Welcome to HausaToday compilation of the latest news on the Academic Staff Union of Universities (ASUU) strike for today, 25th July 2022.
HausaToday reports that universities lecturers have been on strike since February 14, 2022 over unresolved issues with the federal government.
The Academic Staff Union of Universities (ASUU) has said that the lingering strikes would not end until responsible and responsive people are in government.
In a statement on Sunday by the Chairman, ASUU, University of Ibadan chapter, Prof. Ayo Akinwole, said only the signing and implementation of a renegotiated 2009 Agreement will end the ongoing strike.
Akinwole said that ASUU members had sacrificed so much on their welfare, lamenting that the Federal Government owed their members over nine-year allowances.
He stated that President Muhammadu Buhari’s government has failed to honour the Memorandum of Understanding and the Memorandum of Action signed with the union.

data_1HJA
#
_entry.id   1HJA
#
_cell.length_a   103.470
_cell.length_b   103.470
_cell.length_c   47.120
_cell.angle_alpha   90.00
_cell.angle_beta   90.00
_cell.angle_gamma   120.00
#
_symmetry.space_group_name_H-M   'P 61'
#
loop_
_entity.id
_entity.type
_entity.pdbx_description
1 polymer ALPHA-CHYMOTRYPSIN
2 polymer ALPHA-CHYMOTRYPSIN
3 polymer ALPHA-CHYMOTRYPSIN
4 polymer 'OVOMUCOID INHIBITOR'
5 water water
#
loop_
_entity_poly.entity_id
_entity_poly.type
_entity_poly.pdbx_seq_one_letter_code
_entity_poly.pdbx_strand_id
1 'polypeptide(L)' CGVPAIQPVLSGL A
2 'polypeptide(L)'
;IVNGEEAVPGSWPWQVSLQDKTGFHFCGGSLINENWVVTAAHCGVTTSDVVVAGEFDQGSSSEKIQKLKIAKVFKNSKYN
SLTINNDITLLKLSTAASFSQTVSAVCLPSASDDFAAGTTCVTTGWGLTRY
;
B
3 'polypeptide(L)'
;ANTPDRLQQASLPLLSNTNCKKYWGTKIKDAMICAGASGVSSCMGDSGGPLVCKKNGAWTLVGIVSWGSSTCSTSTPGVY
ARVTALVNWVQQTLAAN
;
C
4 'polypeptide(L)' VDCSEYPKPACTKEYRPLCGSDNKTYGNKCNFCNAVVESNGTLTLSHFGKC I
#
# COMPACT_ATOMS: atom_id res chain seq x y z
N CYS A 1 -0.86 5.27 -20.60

Akinwole stated that Nigeria is in the hands of incompetent people due to the collective negligence of Nigerians.
After a long period of shying from its avowed objectives of promoting and protecting the interests of its members and affiliates, the Nigeria Labour Congress (NLC) let out a flicker of “Aluta!” when it issued a notice of a nationwide protest over the lingering strike by the Academic Staff Union of Universities and other unions in Nigeria’s public university sector. While NLC stayed aloof and played possum, it was right to ask of the utility of a congress whose favourite refrain is “solidarity forever” yet couldn’t fraternize with distressed comrades forced to down tools for five months running. With the due date of the two-day protest inching closer, the Federal Government has since entered panic mode, apparently using all manners of tricks to dissuade the umbrella body of workers in the country from defending public universities. We cannot but question why the labour congress waited till this time to protest against the government’s careless treatment of ASUU and other unions in the tertiary education sector. Ordinarily, organized labour should be citizens’ voice against marginalization, poor economic policies that are perceived to bring hardship upon the people, oppression, or welfare of workers and others. Unfortunately, NLC had been playing possum on these noble roles.